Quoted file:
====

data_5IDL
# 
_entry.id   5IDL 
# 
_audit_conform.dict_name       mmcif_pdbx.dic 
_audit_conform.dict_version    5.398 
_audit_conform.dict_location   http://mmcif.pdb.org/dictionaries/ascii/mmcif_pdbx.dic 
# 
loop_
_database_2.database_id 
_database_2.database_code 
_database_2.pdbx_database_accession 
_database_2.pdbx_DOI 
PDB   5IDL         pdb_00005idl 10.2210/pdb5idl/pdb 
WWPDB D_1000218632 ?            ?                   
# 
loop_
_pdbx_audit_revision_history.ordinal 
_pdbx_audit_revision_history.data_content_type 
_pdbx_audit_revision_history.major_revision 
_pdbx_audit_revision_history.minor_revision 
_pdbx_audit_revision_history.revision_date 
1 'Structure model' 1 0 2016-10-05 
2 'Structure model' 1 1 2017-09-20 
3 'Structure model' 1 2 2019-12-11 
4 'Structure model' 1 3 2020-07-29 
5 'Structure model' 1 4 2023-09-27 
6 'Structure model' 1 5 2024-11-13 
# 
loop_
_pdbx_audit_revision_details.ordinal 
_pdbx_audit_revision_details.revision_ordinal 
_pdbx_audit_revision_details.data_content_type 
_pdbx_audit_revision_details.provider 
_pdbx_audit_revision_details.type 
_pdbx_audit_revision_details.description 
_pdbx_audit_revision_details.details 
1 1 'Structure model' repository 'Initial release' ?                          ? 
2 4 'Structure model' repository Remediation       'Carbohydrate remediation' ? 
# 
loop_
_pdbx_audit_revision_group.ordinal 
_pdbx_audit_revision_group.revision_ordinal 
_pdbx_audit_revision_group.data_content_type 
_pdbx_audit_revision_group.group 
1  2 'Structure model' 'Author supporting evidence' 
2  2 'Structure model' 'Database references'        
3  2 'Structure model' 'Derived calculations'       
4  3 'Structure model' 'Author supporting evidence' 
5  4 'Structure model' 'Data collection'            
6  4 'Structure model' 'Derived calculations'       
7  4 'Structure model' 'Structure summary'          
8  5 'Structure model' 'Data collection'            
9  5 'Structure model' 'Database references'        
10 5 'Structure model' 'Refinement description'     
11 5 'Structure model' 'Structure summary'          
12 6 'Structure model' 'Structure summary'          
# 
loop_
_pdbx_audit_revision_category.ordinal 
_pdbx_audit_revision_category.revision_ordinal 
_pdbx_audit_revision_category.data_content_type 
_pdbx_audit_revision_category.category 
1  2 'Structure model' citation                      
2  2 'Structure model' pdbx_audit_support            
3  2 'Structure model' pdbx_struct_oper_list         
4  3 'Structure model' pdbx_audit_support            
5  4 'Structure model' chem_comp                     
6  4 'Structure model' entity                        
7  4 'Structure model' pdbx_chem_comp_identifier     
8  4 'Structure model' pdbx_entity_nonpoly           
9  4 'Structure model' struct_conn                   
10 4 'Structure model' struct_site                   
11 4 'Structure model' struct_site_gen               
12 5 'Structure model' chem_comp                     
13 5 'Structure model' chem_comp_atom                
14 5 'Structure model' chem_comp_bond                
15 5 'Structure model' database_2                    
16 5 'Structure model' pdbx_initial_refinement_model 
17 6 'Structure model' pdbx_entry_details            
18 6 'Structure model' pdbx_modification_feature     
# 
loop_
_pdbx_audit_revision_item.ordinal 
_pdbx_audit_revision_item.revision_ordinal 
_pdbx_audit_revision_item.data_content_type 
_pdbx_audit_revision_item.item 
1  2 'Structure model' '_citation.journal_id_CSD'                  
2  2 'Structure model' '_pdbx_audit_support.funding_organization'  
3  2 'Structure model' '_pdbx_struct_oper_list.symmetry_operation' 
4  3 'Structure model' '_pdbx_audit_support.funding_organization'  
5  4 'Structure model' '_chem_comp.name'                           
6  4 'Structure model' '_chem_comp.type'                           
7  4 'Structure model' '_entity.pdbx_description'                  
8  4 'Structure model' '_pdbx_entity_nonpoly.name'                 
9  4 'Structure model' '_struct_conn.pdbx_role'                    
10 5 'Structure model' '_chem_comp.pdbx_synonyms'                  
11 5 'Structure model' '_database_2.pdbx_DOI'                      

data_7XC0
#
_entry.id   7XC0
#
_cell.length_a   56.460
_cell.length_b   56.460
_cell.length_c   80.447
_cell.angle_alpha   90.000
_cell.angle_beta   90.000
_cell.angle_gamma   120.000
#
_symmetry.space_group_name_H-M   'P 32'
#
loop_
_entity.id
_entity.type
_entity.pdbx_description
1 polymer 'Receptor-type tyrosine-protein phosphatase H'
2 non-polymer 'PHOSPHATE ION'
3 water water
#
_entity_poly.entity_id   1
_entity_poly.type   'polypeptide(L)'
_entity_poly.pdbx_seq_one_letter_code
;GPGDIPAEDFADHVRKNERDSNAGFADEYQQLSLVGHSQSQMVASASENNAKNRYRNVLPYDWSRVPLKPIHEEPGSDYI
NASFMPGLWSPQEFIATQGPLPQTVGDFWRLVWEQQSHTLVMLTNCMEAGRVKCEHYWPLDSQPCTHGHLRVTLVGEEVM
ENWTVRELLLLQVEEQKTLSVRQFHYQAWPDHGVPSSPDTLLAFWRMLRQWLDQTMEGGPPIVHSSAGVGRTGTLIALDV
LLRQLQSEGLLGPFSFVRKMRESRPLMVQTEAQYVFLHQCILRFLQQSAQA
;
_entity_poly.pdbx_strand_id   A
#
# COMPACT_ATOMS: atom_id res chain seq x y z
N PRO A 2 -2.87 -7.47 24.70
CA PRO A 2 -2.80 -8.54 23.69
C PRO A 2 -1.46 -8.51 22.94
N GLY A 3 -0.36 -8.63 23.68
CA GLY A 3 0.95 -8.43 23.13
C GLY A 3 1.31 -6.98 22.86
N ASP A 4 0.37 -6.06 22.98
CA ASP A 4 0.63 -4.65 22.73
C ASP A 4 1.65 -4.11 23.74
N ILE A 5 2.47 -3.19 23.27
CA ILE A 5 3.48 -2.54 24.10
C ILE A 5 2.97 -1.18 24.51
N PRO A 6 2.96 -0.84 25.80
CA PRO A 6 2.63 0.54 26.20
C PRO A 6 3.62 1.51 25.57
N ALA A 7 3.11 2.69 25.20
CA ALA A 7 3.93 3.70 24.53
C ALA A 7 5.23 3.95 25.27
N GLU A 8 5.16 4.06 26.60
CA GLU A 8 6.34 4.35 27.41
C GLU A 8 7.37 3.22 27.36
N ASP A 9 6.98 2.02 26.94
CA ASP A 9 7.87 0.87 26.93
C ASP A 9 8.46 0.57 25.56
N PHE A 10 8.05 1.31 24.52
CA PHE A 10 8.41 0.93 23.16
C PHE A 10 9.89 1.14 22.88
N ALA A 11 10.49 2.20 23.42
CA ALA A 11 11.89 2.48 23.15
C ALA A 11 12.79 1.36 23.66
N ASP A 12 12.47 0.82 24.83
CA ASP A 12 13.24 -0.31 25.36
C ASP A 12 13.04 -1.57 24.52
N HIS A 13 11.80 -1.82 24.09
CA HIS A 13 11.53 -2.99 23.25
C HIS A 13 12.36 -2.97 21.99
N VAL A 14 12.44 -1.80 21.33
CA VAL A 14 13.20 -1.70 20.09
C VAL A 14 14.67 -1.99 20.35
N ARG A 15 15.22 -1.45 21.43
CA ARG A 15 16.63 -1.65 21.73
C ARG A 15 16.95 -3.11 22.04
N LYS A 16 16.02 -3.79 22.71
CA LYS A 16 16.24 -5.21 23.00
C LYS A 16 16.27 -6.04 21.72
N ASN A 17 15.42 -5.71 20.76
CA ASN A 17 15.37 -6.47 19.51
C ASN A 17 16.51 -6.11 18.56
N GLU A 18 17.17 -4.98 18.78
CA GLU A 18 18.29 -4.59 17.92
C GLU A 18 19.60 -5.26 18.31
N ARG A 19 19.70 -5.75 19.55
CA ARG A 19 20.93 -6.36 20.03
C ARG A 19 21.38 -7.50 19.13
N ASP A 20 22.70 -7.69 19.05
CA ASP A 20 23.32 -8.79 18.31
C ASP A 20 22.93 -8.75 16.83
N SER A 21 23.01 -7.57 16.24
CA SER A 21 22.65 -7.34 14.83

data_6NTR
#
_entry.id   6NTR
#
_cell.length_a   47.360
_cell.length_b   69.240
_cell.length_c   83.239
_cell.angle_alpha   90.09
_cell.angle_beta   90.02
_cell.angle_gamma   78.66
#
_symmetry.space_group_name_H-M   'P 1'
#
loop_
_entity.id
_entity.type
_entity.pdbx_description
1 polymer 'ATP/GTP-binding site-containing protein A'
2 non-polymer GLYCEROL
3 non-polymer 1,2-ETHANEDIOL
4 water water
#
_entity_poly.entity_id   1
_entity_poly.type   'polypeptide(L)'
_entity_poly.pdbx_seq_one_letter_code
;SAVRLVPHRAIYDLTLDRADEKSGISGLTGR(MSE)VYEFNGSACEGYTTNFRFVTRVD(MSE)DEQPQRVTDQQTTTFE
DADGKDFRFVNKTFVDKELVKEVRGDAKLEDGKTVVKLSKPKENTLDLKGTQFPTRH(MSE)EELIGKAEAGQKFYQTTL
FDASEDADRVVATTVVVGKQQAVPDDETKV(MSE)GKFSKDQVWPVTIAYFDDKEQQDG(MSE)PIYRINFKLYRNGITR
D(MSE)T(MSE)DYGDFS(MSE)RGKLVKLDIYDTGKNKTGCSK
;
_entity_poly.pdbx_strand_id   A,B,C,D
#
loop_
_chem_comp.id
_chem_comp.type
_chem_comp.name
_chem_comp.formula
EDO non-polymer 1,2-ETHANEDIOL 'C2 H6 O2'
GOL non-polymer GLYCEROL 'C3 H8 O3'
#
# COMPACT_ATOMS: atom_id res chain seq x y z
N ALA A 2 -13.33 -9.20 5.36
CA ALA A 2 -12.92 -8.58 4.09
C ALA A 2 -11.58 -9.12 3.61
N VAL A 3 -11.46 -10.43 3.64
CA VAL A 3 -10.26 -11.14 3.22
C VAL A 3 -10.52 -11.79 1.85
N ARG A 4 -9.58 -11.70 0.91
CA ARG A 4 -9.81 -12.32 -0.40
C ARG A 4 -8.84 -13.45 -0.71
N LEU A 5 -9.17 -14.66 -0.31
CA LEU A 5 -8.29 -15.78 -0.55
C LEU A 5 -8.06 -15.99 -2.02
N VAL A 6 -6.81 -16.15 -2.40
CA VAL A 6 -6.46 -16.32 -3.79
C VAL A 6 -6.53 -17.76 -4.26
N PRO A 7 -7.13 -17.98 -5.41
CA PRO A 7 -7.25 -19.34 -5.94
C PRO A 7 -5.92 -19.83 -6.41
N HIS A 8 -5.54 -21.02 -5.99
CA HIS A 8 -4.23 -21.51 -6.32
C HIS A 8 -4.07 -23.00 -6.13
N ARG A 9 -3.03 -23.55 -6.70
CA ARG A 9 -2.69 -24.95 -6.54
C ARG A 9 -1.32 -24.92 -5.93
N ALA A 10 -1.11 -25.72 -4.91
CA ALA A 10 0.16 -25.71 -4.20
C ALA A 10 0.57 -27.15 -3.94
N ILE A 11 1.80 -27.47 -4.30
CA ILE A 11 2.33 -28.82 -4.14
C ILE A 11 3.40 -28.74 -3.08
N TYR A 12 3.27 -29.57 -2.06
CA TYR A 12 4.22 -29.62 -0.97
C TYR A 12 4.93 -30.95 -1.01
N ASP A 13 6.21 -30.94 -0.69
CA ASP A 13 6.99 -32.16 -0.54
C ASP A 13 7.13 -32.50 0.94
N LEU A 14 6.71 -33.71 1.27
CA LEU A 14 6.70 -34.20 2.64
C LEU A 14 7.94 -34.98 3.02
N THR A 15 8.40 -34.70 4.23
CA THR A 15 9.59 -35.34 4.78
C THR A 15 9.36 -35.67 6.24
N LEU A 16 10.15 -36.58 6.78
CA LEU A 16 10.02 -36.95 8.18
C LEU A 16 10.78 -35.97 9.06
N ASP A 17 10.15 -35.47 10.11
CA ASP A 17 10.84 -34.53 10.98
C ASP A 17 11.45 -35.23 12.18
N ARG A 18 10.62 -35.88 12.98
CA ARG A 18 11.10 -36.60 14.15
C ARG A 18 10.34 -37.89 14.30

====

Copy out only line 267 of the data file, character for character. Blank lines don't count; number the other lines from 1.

N LEU A 14 6.71 -33.71 1.27